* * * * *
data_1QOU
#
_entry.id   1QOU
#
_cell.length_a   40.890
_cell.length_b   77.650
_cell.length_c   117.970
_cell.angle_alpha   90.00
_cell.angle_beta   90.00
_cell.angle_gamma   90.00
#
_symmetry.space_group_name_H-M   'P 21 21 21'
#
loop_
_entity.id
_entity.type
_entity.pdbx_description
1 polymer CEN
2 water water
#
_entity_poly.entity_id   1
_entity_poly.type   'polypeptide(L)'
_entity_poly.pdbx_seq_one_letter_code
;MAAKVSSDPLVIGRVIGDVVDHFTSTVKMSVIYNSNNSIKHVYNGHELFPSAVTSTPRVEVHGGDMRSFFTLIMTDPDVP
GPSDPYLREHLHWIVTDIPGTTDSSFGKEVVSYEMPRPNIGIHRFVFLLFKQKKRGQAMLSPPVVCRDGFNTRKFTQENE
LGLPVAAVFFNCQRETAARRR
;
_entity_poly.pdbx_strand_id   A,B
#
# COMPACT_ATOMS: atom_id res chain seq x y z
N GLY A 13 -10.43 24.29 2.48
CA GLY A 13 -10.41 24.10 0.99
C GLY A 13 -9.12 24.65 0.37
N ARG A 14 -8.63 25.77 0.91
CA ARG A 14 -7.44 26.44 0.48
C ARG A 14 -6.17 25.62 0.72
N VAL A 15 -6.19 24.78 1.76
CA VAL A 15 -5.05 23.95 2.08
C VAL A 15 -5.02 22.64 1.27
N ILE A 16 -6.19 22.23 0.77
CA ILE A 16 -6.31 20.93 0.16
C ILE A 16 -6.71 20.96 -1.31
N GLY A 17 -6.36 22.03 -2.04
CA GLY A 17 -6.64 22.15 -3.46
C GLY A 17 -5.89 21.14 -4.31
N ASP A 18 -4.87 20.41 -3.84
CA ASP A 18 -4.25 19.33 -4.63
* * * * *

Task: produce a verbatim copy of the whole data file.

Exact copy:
data_1QOU
#
_entry.id   1QOU
#
_cell.length_a   40.890
_cell.length_b   77.650
_cell.length_c   117.970
_cell.angle_alpha   90.00
_cell.angle_beta   90.00
_cell.angle_gamma   90.00
#
_symmetry.space_group_name_H-M   'P 21 21 21'
#
loop_
_entity.id
_entity.type
_entity.pdbx_description
1 polymer CEN
2 water water
#
_entity_poly.entity_id   1
_entity_poly.type   'polypeptide(L)'
_entity_poly.pdbx_seq_one_letter_code
;MAAKVSSDPLVIGRVIGDVVDHFTSTVKMSVIYNSNNSIKHVYNGHELFPSAVTSTPRVEVHGGDMRSFFTLIMTDPDVP
GPSDPYLREHLHWIVTDIPGTTDSSFGKEVVSYEMPRPNIGIHRFVFLLFKQKKRGQAMLSPPVVCRDGFNTRKFTQENE
LGLPVAAVFFNCQRETAARRR
;
_entity_poly.pdbx_strand_id   A,B
#
# COMPACT_ATOMS: atom_id res chain seq x y z
N GLY A 13 -10.43 24.29 2.48
CA GLY A 13 -10.41 24.10 0.99
C GLY A 13 -9.12 24.65 0.37
N ARG A 14 -8.63 25.77 0.91
CA ARG A 14 -7.44 26.44 0.48
C ARG A 14 -6.17 25.62 0.72
N VAL A 15 -6.19 24.78 1.76
CA VAL A 15 -5.05 23.95 2.08
C VAL A 15 -5.02 22.64 1.27
N ILE A 16 -6.19 22.23 0.77
CA ILE A 16 -6.31 20.93 0.16
C ILE A 16 -6.71 20.96 -1.31
N GLY A 17 -6.36 22.03 -2.04
CA GLY A 17 -6.64 22.15 -3.46
C GLY A 17 -5.89 21.14 -4.31
N ASP A 18 -4.87 20.41 -3.84
CA ASP A 18 -4.25 19.33 -4.63